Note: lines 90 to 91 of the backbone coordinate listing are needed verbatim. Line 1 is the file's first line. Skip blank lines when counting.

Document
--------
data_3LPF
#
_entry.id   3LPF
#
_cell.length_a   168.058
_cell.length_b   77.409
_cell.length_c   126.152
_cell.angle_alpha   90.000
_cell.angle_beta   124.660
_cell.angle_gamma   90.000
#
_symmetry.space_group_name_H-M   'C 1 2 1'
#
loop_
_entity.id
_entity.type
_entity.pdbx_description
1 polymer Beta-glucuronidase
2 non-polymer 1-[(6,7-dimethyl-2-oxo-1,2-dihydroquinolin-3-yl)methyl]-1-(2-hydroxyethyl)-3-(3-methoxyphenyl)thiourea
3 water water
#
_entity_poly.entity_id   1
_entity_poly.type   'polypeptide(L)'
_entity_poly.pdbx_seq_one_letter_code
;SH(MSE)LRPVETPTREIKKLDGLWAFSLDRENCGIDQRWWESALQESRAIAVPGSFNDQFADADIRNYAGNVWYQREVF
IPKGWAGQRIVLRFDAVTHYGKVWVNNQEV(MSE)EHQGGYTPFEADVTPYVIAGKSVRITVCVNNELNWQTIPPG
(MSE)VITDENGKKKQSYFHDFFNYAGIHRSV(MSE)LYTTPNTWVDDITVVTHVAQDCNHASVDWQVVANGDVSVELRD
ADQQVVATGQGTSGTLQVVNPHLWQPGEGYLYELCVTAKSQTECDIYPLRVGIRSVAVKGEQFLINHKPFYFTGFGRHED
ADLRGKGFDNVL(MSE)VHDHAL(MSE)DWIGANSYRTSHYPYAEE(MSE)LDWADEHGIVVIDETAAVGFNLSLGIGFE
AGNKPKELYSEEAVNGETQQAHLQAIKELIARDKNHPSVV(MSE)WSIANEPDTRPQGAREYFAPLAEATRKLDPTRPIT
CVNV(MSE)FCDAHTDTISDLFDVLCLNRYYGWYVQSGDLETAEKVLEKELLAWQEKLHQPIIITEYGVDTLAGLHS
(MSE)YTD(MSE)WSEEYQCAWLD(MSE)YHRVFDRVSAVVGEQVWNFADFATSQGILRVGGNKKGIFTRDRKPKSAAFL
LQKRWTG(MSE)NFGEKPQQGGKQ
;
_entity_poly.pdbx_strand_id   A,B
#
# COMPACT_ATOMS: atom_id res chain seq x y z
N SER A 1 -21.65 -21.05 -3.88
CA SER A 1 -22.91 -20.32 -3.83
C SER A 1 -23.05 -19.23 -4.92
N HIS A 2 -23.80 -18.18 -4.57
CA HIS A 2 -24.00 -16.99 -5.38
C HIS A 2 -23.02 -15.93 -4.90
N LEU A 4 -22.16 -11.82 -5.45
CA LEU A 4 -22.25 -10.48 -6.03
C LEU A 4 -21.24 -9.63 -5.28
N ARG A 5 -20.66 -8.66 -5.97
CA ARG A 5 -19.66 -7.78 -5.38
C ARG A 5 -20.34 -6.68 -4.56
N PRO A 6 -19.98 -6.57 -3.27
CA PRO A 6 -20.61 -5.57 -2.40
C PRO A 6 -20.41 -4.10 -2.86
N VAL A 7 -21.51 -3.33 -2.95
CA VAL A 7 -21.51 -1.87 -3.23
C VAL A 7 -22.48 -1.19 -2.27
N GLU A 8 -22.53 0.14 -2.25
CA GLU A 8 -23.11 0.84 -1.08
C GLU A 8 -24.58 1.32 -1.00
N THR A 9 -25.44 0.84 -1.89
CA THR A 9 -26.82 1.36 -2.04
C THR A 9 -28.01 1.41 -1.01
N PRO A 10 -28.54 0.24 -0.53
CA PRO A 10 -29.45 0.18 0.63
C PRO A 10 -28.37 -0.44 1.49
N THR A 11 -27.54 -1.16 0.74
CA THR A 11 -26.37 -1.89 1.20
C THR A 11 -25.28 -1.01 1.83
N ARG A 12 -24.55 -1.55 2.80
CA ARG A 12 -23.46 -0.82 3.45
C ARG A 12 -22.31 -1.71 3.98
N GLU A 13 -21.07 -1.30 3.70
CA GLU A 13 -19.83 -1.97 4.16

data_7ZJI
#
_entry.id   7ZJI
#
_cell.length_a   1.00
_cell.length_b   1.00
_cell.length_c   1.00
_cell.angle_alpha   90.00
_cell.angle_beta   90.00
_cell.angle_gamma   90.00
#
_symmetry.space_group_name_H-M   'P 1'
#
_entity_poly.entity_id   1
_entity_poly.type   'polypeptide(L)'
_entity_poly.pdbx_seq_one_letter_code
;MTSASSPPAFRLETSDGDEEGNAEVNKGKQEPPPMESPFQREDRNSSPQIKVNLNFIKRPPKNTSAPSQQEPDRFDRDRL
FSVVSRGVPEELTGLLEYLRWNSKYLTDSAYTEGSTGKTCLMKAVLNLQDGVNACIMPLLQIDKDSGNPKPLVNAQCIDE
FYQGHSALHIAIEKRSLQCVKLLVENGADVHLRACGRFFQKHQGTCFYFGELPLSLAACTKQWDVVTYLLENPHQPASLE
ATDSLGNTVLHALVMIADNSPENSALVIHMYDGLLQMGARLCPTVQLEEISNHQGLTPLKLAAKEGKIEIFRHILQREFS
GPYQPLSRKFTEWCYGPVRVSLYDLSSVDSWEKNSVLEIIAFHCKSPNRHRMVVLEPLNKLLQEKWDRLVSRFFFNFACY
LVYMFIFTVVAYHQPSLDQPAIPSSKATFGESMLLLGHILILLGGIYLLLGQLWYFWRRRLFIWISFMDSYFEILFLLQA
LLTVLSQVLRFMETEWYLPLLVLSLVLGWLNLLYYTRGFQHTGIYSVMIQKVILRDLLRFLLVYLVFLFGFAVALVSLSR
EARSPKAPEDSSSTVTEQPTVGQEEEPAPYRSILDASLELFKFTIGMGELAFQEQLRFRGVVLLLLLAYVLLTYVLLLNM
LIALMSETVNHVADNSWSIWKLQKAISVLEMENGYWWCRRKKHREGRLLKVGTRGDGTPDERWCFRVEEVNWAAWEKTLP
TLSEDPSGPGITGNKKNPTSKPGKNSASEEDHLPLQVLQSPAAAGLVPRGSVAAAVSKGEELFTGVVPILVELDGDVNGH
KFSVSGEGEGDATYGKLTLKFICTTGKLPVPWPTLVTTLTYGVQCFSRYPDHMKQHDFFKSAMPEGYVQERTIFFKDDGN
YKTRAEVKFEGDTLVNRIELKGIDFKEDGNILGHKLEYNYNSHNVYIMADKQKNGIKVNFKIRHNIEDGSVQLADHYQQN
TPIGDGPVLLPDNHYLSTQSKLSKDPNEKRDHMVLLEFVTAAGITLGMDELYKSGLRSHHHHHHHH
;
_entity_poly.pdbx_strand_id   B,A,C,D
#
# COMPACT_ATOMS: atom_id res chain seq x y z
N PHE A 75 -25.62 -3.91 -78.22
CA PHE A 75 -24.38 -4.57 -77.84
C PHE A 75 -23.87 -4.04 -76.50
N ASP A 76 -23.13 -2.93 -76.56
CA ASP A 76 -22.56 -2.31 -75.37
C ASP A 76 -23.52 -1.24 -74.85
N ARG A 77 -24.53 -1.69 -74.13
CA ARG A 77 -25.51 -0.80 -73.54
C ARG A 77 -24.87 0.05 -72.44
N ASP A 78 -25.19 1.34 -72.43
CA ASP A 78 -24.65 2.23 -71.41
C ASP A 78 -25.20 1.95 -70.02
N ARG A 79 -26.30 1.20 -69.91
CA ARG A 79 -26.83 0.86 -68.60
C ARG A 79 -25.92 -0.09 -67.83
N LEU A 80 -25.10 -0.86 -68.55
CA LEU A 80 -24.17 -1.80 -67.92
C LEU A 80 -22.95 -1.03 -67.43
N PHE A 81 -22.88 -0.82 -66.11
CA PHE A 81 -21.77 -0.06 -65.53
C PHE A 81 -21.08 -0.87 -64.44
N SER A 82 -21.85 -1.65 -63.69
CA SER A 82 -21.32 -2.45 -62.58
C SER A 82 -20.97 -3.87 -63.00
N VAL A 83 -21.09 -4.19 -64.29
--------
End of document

FSVVSRGVPEELTGLLEYLRWNSKYLTDSAYTEGSTGKTCLMKAVLNLQDGVNACIMPLLQIDKDSGNPKPLVNAQCIDE
FYQGHSALHIAIEKRSLQCVKLLVENGADVHLRACGRFFQKHQGTCFYFGELPLSLAACTKQWDVVTYLLENPHQPASLE